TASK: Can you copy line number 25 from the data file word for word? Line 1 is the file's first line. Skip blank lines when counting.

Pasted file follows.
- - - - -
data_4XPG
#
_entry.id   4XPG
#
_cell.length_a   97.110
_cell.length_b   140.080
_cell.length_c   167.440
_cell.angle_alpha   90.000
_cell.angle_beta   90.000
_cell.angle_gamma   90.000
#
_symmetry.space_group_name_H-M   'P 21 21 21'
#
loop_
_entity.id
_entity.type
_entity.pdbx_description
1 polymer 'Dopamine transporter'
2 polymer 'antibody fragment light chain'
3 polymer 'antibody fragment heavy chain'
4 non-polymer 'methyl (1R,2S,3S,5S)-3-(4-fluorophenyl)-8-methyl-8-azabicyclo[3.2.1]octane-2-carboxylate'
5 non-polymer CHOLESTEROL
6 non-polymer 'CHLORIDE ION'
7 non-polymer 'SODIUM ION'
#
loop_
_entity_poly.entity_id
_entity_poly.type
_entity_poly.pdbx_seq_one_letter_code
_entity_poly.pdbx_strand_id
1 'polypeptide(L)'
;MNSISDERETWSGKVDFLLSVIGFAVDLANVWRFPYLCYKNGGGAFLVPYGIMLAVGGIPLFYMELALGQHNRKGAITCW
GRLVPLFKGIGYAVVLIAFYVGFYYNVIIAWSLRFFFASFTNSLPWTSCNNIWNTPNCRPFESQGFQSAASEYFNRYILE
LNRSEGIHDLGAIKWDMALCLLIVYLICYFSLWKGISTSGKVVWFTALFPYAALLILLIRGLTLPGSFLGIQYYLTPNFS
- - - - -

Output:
#